Pandemic hits programmers’ productivity and wellbeing

Software developers are finding their productivity and wellbeing has been hit as a result of COVID-19. But employers shouldn’t make decisions, such as to promote or lay them off, based on productivity during the pandemic.

Software developers are finding their productivity and wellbeing has been hit as a result of COVID-19. But employers shouldn’t make decisions, such as to promote or lay them off, based on productivity during the pandemic.

A survey study supported by Monash University, and led by Dalhousie University and the University of Adelaide, revealed that:

  • Developers’ wellbeing and productivity are suffering,
  • Productivity and wellbeing are closely related,
  • Disaster preparedness, fear related to the pandemic and home office ergonomics all affect wellbeing or productivity,
  • Women, parents and people with disabilities may be disproportionately affected, and
  • Results varied by country: developers in the US worry more about losing their job than those in Germany where there is a robust social safety net.

The team of researchers from around the world, including Associate Professor Burak Turhan and Associate Professor Rashina Hoda from Monash University’s Faculty of Information Technology, made the survey available in 12 languages, distributed it globally and examined the data collected between 27 March and 14 April 2020. The survey received 2,225 responses from software professionals working in 53 countries.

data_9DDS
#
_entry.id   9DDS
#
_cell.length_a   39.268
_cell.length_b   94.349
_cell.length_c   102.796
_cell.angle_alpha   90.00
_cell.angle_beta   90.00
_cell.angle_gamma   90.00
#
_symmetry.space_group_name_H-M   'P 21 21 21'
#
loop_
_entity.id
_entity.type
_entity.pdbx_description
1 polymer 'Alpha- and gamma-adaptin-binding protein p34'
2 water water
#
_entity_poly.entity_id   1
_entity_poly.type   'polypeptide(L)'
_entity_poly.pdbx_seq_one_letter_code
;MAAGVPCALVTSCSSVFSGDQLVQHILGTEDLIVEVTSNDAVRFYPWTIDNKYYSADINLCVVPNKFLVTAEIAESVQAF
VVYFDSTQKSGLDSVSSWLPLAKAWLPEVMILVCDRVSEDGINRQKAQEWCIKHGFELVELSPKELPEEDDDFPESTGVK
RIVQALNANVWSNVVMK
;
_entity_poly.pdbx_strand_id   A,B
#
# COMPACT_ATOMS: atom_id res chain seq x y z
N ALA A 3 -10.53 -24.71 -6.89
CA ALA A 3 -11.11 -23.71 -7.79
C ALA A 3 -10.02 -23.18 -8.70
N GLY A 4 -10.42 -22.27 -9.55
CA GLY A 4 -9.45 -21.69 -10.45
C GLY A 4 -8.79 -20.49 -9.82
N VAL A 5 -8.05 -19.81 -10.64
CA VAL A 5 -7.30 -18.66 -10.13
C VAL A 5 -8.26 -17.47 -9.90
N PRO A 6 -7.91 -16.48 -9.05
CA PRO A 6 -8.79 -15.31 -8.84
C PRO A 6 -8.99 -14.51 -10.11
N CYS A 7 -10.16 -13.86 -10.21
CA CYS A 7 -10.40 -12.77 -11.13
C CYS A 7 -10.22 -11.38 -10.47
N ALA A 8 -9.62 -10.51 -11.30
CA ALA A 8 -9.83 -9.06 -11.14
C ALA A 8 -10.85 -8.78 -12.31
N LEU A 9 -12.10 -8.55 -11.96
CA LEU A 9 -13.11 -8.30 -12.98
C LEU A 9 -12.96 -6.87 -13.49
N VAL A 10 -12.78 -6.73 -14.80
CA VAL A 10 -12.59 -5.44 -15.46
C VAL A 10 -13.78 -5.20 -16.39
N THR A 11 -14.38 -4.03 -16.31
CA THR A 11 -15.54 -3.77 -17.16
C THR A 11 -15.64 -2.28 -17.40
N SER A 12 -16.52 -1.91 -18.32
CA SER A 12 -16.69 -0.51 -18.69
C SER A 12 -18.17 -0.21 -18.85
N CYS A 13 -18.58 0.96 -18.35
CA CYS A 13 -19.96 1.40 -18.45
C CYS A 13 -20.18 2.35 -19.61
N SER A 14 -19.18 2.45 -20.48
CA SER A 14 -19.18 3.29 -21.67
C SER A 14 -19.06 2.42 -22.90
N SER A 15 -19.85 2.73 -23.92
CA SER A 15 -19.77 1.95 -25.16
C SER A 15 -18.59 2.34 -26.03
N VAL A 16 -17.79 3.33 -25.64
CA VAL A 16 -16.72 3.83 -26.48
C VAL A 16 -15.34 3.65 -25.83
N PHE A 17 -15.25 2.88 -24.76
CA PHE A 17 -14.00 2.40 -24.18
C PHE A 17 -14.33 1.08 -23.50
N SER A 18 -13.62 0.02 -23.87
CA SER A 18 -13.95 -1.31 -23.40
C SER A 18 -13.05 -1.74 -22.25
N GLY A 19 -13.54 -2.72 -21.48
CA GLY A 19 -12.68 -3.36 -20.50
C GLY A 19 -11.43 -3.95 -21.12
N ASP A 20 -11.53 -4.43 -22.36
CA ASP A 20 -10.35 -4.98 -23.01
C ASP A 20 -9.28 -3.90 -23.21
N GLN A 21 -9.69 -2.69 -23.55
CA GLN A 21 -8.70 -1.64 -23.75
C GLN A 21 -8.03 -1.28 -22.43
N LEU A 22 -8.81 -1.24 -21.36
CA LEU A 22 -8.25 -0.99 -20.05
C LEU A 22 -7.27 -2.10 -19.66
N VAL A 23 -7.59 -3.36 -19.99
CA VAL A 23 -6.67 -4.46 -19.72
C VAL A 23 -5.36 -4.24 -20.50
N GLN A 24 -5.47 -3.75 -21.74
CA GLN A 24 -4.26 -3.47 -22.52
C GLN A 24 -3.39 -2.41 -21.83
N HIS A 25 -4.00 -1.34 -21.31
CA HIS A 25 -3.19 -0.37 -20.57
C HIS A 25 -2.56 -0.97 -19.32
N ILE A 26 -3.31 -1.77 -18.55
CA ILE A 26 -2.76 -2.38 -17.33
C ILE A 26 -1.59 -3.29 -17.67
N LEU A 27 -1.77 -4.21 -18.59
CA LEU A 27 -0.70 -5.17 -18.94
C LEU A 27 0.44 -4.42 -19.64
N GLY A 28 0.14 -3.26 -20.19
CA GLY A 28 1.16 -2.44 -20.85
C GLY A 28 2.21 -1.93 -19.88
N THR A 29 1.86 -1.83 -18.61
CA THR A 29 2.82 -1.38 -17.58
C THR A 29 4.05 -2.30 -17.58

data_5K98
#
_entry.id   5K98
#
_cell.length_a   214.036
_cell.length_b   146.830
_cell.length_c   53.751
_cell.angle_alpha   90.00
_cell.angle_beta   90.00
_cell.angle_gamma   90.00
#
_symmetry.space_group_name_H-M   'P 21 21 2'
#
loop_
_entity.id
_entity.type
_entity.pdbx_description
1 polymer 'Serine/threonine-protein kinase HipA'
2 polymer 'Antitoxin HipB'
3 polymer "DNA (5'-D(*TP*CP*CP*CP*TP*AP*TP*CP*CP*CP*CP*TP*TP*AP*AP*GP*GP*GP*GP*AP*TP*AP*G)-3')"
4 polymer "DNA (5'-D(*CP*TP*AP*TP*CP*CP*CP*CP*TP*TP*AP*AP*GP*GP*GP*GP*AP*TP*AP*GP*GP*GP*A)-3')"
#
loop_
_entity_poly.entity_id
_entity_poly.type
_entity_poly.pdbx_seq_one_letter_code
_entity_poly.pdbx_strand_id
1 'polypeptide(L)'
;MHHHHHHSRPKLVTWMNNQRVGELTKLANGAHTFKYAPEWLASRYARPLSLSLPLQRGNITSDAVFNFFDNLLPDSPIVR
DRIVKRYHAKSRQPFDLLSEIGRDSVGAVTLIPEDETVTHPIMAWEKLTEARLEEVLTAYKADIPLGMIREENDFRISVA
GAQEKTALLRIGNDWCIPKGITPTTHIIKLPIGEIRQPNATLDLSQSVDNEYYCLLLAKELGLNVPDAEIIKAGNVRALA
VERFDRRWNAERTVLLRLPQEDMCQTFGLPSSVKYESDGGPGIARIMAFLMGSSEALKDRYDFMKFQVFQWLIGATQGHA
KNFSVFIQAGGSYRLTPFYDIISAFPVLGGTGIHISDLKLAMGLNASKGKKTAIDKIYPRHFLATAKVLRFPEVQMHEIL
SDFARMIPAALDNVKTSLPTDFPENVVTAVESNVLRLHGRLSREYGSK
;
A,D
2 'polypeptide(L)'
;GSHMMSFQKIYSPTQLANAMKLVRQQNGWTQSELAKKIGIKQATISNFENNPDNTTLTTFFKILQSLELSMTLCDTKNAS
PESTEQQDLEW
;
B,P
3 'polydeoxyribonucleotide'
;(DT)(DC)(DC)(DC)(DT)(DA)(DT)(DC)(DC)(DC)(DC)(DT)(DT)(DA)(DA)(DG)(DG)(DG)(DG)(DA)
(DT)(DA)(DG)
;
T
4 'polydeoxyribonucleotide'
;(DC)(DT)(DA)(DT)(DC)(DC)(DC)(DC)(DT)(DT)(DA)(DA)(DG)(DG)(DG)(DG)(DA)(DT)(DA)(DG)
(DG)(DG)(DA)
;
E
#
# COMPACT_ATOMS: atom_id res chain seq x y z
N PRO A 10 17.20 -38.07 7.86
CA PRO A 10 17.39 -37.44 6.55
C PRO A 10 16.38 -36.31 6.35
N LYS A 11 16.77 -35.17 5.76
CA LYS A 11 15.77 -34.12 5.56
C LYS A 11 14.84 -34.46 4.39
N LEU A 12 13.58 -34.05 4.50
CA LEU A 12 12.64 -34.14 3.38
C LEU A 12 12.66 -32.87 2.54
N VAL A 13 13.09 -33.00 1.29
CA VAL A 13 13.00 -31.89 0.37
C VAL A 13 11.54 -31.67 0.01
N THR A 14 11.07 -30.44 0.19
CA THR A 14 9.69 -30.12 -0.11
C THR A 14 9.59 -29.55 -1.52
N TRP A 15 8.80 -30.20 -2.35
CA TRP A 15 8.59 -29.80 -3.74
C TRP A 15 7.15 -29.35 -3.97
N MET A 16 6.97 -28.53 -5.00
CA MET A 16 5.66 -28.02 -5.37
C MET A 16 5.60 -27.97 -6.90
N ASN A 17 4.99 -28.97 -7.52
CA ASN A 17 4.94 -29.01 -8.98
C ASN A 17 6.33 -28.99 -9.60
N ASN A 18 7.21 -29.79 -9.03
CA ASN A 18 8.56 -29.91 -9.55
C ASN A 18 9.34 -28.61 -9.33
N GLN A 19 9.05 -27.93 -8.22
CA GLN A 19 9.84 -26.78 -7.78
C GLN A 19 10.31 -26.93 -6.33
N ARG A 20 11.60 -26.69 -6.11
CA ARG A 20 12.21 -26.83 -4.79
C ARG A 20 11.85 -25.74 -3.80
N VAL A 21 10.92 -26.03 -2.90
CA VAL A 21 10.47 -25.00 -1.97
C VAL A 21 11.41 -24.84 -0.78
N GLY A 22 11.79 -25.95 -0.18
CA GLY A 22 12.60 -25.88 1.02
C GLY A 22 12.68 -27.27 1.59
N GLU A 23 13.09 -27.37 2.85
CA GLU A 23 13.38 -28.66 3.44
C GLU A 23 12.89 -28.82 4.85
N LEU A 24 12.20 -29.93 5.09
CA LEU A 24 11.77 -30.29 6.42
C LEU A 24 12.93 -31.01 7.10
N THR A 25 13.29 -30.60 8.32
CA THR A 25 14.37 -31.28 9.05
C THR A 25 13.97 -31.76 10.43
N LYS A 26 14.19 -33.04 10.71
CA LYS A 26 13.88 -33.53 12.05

‘As one of the largest surveys of software professionals and, to the best of our knowledge, the only one that specifically looks at COVID-19, we hope that these survey results serve as an opportunity for organisations to place an importance on the wellbeing and productivity of their team,’ said Associate Professor Burak Turhan, Monash University.

Software developers are employed directly in many industries as well as through agencies. In 2018 it was estimated that there were 23.9 million software developers in the world. In Australia there were 121,300 workers employed as software engineers or related functions, of which 14.6% were female. The contribution of digital technologies to the Australian economy is expected to reach $139 billion this year, corresponding to 7% of Australia's GDP.

Dr Sebastian Baltes, from the University of Adelaide’s School of Computer Science, said ‘Many developers began working from home, often at short notice and under difficult and stressful conditions, as COVID-19 swept across the world. Prior to this survey little was known about working from home during major crises,’

‘To improve employee productivity, software companies should focus on maximising employee wellbeing and improving the ergonomics of employees' home offices. Women, parents and disabled persons may require additional support,’

‘Employers who expect productivity levels to remain at pre-pandemic levels are being unrealistic. Pressuring them to maintain productivity will only make matters worse.’ continued Dr Baltes.

The researchers are urging organisations to step in and support software professionals. You can learn more about the study’s findings in the journal Empirical Software Engineering with a preprint available on arXiv.